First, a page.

Comic books encourage reading

Program offers comics in exchange for essays

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SOUTH MIAMI, Fla. - An avid comic book reader starts a program that he hopes will increase literacy among children in South Florida.

Socrates Alvarez has read more than 20,000 comic books in his life. He keeps his favorites but is passing the extras on to a new generation. 

"They were doing nothing but collecting dust and I figured it would be nice to give it away to kids," said Alvarez. "So we started ComicEd to provide comic books to kids and increasing literacy."

Students at Oliver Hoover Elementary School in Miami are scooping up the super hero exploits, which teachers say are turning their students into super readers.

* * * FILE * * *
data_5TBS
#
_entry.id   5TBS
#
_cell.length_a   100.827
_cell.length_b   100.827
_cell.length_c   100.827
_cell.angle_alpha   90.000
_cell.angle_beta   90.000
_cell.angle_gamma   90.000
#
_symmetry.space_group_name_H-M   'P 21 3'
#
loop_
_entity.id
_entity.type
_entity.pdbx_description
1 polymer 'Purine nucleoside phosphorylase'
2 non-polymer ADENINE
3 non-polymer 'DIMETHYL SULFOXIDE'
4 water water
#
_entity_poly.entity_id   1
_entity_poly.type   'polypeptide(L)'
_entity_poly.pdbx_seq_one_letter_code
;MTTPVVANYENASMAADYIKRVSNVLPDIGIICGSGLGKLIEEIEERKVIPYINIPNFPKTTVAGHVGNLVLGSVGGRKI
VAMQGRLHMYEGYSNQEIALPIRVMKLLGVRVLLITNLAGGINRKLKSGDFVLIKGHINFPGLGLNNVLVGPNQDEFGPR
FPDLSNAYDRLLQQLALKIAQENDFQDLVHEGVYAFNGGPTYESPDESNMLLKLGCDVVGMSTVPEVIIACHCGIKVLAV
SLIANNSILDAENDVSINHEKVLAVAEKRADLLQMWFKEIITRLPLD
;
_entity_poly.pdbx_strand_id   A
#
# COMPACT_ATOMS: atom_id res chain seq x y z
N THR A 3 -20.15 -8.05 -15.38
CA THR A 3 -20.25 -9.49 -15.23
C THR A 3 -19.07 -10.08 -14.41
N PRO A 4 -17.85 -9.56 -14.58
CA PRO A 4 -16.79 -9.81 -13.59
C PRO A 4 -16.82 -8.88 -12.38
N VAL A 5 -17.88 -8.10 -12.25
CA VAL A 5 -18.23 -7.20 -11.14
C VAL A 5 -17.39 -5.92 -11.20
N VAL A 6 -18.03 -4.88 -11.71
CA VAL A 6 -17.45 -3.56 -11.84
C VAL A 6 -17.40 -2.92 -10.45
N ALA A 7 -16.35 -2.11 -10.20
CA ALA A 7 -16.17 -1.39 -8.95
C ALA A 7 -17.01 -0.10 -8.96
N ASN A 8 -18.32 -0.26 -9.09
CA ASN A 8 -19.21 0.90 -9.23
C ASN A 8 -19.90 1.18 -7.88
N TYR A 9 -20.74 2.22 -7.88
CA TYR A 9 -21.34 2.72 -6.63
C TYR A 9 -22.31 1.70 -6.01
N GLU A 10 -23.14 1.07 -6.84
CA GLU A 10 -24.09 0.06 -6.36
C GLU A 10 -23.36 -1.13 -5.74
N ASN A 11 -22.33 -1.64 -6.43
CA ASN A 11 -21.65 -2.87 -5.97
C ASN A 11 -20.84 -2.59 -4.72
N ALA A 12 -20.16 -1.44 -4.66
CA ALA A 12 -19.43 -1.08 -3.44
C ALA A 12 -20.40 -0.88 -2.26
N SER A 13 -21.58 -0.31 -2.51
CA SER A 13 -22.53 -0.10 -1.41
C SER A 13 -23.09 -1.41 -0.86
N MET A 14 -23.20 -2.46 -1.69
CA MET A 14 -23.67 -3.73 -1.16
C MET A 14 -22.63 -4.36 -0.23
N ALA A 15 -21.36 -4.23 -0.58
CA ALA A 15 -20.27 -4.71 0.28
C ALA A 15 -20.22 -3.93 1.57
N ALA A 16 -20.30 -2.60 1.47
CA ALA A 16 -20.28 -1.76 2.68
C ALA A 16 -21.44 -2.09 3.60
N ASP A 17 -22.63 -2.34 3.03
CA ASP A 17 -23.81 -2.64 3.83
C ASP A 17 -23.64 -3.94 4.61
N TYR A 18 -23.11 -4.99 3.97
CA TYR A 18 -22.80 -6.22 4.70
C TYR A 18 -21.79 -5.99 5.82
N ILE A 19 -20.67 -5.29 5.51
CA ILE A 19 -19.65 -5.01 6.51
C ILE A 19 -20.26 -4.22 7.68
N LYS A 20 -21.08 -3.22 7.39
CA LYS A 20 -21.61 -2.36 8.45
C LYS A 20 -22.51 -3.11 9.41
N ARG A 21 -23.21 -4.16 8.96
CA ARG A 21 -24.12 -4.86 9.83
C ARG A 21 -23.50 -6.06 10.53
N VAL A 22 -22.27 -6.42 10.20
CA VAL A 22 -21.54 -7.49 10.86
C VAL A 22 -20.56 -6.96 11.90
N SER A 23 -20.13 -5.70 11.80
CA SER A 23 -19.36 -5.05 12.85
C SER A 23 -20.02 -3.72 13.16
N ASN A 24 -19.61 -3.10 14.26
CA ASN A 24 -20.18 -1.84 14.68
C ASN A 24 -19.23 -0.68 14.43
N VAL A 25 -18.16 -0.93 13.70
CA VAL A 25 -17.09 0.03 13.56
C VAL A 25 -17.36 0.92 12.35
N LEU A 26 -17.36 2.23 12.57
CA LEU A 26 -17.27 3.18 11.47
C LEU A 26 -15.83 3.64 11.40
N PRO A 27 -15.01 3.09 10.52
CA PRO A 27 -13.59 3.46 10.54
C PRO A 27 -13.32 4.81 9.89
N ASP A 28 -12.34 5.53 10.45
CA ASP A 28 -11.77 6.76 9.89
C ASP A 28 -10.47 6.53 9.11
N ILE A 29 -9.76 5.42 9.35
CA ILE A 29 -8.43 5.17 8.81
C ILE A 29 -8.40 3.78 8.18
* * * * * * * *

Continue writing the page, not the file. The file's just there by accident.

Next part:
"I think it can make anyone want to read because it has so much action and adventure in it," said second grader Luca Grignola. "It makes the kids actually think that other books would be like that."

"They also have pictures for like reluctant readers who don't like to read so much. They could be more interested in them," added fifth grader Sammy Rodriguez.

Teachers say the action-packed comics are a hit. 

"The comic books really appeal to the kids who may not be the best readers because the pictures enhance the understanding of the text and it motivates them to read and it's wonderful," said media specialist Kim Montero.

In order to get the comic books, students must compose essays about good character traits, helping them improve their writing skills and stimulate their imaginations. 

"All the super heroes I enjoy, I always think of their background. If it doesn't give a background, I make up the background myself," said fifth grader Valerie Chavez.

Alvarez and ComicEd have given away over 1,000 comic books so far and welcomes donations.  Alvarez screens all comic books before passing them on to the school kids.

Click here to learn how you can donate to ComicEd.

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